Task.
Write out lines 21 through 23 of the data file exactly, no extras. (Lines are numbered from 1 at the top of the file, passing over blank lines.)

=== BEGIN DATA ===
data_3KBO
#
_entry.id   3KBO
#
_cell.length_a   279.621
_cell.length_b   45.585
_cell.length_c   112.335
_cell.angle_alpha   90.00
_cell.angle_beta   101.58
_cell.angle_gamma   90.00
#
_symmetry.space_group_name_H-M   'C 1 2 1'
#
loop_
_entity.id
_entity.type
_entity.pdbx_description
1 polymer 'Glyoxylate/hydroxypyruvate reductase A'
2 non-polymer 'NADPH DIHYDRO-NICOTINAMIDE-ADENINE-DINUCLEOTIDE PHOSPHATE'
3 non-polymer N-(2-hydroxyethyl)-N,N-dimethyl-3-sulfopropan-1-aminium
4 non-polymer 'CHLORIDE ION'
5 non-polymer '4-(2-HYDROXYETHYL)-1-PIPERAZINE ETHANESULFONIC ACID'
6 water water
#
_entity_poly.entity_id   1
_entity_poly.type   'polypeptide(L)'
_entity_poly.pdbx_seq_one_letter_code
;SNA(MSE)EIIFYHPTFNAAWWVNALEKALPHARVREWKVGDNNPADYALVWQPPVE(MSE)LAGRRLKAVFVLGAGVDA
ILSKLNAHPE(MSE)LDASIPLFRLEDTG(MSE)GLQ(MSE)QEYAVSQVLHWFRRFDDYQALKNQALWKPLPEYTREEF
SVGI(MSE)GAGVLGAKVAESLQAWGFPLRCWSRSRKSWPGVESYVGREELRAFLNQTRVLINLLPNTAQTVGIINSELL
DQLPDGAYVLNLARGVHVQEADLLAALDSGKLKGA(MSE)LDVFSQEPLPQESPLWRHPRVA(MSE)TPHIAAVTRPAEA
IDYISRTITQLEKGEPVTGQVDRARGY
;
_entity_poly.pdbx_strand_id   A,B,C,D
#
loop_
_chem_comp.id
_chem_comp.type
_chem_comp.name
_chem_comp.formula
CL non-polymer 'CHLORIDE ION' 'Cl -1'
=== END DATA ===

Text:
4 non-polymer 'CHLORIDE ION'
5 non-polymer '4-(2-HYDROXYETHYL)-1-PIPERAZINE ETHANESULFONIC ACID'
6 water water